Regional focus: Rioja

Posted by Christopher Gifford on

An Introduction to Rioja

Rioja's climate can be quite different to the rest of Spain. The Sierra de Cantabria mountain range provides shelter from the cold winds coming in off. This gives the region extended periods of warm sunshine during the summer, while Rioja also manages to avoid bad frosts which can be common in the more central and southern parts of Spain.

Grapes from the three main sub-regions, Rioja Alta, Rioja Oriental, and Rioja Alavesa are often blended together, but you'll often see Rioja Alta or Alavesa on the bottle where wines are made from that region alone.

Rioja Alta

Rioja Alta is on the west of the region and is higher up than the other sub-regions. Best known for its classic, old-world style. In this case, the higher altitude means a slightly shorter grape-growing season, which produces brighter and lighter wines.

Rioja Alavesa

Rioja Alavesa is in Basque Country, on the northern bank of the River Ebro. While the climate is similar to Rioja Alavesa, the wines tend to have more body and a greater level of acidity. 

The history 

Wine in Rioja dates back to the Romans (and perhaps before to the Phoenicians). However, winemaking traditions remained unchanged, largely, until the mid-19th century when the Bordelais influence began to filter in, examples being oak barrels used to store and age the wine.

Grapes grown in Rioja

Red grapes account for about 90% of plantings, with white grapes making up the remaining 10%. That said, whites from Rioja are really gaining in popularity.

Since 1925, the traditional varieties allowed by Rioja regulations are as follows. 

The reds

  • Tempranillo
  • Garnacha tinta (Grenache)
  • Mazuelo (or Carignan/Cariñena)
  • Graciano

The whites

  • Viura (Macabeo)
  • Malvasia 
  • Garnacha blanca.

However, since 2007, other native and 'foreign' grapes varieties have been allowed, including Chardonnay, Sauvignon blanc and Verdejo. 

Wine styles from Rioja

Rioja reds are typically ripe with bright red fruit which comes from the most commonly planted Tempranillo, and underpinned with smooth tannin, spice and oak. In fact, the vanilla profile from oak ageing inn 225 litre barriques has really become a distinct and defining characteristic of many Rioja wines.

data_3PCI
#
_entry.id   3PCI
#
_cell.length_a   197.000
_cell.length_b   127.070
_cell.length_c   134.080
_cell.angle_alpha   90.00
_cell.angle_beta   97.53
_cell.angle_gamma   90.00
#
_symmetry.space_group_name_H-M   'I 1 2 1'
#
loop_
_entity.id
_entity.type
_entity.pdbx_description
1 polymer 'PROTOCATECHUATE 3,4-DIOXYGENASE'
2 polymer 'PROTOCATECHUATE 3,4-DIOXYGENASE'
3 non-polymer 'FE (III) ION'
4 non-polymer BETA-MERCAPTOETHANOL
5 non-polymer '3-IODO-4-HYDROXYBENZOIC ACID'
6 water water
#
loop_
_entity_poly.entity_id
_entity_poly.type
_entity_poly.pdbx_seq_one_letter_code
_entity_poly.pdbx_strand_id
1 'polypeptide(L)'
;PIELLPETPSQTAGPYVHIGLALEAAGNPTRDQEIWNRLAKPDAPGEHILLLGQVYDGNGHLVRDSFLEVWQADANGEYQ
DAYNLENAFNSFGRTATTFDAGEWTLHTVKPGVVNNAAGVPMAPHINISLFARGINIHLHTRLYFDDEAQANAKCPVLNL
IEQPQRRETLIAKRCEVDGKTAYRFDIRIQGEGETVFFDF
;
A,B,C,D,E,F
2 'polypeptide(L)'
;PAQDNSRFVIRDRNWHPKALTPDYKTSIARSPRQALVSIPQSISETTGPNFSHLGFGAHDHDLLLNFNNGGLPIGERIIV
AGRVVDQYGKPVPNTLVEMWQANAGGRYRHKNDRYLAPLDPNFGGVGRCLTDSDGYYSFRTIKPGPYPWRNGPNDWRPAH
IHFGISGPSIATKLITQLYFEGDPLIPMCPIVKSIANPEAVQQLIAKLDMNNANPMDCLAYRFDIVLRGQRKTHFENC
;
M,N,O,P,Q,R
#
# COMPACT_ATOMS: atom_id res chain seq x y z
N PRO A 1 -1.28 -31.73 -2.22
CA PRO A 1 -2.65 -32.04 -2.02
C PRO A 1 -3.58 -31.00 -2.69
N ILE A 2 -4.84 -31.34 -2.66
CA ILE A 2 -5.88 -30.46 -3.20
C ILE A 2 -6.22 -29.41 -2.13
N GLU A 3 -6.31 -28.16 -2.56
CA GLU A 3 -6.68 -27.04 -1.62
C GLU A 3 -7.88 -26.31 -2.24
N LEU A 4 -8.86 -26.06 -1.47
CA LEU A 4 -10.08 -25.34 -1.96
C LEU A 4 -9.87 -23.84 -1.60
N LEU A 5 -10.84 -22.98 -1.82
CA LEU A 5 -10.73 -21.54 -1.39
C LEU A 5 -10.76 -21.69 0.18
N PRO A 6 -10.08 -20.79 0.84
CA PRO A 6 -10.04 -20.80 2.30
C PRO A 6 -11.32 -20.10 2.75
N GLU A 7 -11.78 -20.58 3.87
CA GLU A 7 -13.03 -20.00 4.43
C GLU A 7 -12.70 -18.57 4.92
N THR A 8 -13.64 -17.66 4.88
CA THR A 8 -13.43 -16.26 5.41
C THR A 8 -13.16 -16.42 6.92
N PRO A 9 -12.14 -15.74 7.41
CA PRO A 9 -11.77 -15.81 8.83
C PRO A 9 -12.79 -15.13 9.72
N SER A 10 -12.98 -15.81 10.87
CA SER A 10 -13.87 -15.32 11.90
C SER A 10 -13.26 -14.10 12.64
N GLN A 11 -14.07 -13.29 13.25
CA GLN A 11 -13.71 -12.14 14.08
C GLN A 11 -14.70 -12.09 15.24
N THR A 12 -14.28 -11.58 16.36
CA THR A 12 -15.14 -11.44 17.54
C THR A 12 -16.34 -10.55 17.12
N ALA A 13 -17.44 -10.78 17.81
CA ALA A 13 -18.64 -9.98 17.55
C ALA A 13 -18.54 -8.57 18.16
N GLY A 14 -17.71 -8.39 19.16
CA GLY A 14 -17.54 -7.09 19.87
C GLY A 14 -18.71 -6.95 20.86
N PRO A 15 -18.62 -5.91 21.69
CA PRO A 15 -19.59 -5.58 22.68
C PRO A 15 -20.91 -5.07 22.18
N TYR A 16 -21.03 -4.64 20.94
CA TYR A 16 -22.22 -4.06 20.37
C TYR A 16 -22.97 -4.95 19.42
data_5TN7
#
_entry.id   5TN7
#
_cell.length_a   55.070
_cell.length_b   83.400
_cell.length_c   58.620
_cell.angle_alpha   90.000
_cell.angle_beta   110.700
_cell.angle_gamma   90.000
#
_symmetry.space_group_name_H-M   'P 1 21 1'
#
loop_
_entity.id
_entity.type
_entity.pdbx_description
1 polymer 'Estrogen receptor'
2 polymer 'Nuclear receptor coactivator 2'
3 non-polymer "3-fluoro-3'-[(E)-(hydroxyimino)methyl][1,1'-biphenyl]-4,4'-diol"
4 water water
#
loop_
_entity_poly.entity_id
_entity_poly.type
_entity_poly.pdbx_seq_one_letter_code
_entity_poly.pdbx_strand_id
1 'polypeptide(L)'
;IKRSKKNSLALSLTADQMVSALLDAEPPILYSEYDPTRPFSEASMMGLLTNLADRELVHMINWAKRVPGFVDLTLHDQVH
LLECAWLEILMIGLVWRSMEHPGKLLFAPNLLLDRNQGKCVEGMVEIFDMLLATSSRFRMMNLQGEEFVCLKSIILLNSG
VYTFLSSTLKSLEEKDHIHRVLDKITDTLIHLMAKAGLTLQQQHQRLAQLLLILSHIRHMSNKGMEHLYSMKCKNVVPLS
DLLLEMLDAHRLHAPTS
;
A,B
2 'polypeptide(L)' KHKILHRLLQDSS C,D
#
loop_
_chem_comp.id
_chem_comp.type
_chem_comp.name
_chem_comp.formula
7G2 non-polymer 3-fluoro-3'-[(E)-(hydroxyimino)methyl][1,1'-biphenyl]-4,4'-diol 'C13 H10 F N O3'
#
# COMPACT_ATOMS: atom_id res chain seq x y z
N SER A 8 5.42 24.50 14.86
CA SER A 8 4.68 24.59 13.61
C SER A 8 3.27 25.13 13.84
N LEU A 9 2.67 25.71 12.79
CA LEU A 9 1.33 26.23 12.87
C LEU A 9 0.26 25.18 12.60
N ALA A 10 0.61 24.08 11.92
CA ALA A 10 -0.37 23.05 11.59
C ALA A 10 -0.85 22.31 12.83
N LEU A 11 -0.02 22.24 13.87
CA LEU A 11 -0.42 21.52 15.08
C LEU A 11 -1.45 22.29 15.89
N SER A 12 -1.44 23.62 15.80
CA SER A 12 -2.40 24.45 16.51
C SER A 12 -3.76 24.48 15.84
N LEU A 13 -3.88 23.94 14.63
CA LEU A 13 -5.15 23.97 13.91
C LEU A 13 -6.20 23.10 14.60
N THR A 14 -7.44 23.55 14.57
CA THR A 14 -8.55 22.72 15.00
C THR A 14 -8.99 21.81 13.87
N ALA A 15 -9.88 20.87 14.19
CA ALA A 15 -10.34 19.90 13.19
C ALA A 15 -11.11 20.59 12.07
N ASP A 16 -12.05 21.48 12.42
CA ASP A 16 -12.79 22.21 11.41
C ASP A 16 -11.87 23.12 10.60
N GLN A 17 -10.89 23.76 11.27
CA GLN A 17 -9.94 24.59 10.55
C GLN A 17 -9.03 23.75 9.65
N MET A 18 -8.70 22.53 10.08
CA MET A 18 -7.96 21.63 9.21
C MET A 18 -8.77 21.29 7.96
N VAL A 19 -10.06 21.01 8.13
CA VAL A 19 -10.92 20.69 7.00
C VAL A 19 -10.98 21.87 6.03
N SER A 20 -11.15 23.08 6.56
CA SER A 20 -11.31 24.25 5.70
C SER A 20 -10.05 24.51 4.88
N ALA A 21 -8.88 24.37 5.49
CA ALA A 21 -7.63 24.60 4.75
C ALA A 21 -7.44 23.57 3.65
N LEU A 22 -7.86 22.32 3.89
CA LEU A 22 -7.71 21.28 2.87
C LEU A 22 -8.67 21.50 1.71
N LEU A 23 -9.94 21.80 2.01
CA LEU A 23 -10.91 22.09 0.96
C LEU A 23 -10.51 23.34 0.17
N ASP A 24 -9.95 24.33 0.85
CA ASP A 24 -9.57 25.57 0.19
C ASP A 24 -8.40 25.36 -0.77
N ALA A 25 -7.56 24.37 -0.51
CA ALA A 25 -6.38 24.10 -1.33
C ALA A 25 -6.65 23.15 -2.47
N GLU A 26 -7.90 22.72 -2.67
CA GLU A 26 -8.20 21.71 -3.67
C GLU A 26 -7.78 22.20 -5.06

When it comes to oak and bottle ageing, there are some specific (and non specific classifications) and rules about how long the wine must spend in oak barrels and in bottle before being released to the market.

  • Joven - or ‘young’ wine means there's little, if any ageing and they may or may not have spent some time in oak. They're destined for shop shelves within a year of bottling. Many producers won't even bother putting 'Joven' on the label. Drink these young while they're fresh and bright.
  • Crianza - must be aged for two years in oak and bottle, with a minimum of one year in oak barrels. 
  • Reserva By law, these must be aged for at least three years; with a  minimum of one year in oak and the rest in the bottle. Because the Bodegas need to keep the wine ageing for three years, it needs to sufficiently well made that it will improve in that time and it's a long time to wait before they can be paid! Now, 'reserva' isn't actually synonymous with quality, though with good producers, it often is.
  • Gran Reserva These are made from only in the best years (though they're becoming more commonplace). To label a wine a "Gran Reserva', they have to be aged for at least five years, which should include at least two years in oak barriques. 

There are similar rules for whites, and over the last few years it has been the white and rosé wines which are really making names for themselves, as winemakers look to set new trends and styles in what is a very classic region.

Furthermore, winemakers like Gonzalo Gonzalo are eschewing these strict rules and going back to basics with wines like Gran Cerdo, which sees no oak at all. Browse this and other wines from Rioja.


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